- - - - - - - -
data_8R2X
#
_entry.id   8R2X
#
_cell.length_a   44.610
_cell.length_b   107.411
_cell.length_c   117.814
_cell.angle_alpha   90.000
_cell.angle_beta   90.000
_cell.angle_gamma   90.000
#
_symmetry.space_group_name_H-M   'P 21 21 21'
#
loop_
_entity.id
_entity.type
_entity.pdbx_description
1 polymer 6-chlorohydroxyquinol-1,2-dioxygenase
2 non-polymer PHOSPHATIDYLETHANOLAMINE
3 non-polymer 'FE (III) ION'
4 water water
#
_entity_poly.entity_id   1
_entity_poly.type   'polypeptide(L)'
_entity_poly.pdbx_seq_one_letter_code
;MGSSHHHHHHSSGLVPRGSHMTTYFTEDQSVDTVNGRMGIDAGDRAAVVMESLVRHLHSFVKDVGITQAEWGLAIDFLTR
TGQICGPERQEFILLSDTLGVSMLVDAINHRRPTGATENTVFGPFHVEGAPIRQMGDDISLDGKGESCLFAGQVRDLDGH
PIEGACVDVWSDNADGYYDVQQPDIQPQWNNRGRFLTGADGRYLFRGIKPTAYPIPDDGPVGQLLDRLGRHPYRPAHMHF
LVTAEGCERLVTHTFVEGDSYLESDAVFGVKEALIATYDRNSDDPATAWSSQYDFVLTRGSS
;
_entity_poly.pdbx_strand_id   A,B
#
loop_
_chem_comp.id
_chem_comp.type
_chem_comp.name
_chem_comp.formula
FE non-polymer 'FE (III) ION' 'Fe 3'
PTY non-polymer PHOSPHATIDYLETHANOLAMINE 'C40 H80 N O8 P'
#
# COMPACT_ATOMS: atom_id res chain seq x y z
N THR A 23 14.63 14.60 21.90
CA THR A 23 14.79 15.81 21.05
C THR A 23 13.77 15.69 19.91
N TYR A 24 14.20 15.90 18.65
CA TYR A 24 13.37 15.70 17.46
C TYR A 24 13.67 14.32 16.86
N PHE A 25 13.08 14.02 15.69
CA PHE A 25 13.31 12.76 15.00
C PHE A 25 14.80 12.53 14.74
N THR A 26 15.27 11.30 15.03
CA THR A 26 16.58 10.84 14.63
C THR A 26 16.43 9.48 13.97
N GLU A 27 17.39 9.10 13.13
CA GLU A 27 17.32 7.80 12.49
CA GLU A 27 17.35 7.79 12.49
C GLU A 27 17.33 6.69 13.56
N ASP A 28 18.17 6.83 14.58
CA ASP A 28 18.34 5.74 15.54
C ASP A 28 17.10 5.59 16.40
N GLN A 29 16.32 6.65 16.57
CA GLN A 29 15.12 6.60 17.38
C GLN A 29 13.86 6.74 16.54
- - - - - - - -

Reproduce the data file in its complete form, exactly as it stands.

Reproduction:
data_8R2X
#
_entry.id   8R2X
#
_cell.length_a   44.610
_cell.length_b   107.411
_cell.length_c   117.814
_cell.angle_alpha   90.000
_cell.angle_beta   90.000
_cell.angle_gamma   90.000
#
_symmetry.space_group_name_H-M   'P 21 21 21'
#
loop_
_entity.id
_entity.type
_entity.pdbx_description
1 polymer 6-chlorohydroxyquinol-1,2-dioxygenase
2 non-polymer PHOSPHATIDYLETHANOLAMINE
3 non-polymer 'FE (III) ION'
4 water water
#
_entity_poly.entity_id   1
_entity_poly.type   'polypeptide(L)'
_entity_poly.pdbx_seq_one_letter_code
;MGSSHHHHHHSSGLVPRGSHMTTYFTEDQSVDTVNGRMGIDAGDRAAVVMESLVRHLHSFVKDVGITQAEWGLAIDFLTR
TGQICGPERQEFILLSDTLGVSMLVDAINHRRPTGATENTVFGPFHVEGAPIRQMGDDISLDGKGESCLFAGQVRDLDGH
PIEGACVDVWSDNADGYYDVQQPDIQPQWNNRGRFLTGADGRYLFRGIKPTAYPIPDDGPVGQLLDRLGRHPYRPAHMHF
LVTAEGCERLVTHTFVEGDSYLESDAVFGVKEALIATYDRNSDDPATAWSSQYDFVLTRGSS
;
_entity_poly.pdbx_strand_id   A,B
#
loop_
_chem_comp.id
_chem_comp.type
_chem_comp.name
_chem_comp.formula
FE non-polymer 'FE (III) ION' 'Fe 3'
PTY non-polymer PHOSPHATIDYLETHANOLAMINE 'C40 H80 N O8 P'
#
# COMPACT_ATOMS: atom_id res chain seq x y z
N THR A 23 14.63 14.60 21.90
CA THR A 23 14.79 15.81 21.05
C THR A 23 13.77 15.69 19.91
N TYR A 24 14.20 15.90 18.65
CA TYR A 24 13.37 15.70 17.46
C TYR A 24 13.67 14.32 16.86
N PHE A 25 13.08 14.02 15.69
CA PHE A 25 13.31 12.76 15.00
C PHE A 25 14.80 12.53 14.74
N THR A 26 15.27 11.30 15.03
CA THR A 26 16.58 10.84 14.63
C THR A 26 16.43 9.48 13.97
N GLU A 27 17.39 9.10 13.13
CA GLU A 27 17.32 7.80 12.49
CA GLU A 27 17.35 7.79 12.49
C GLU A 27 17.33 6.69 13.56
N ASP A 28 18.17 6.83 14.58
CA ASP A 28 18.34 5.74 15.54
C ASP A 28 17.10 5.59 16.40
N GLN A 29 16.32 6.65 16.57
CA GLN A 29 15.12 6.60 17.38
C GLN A 29 13.86 6.74 16.54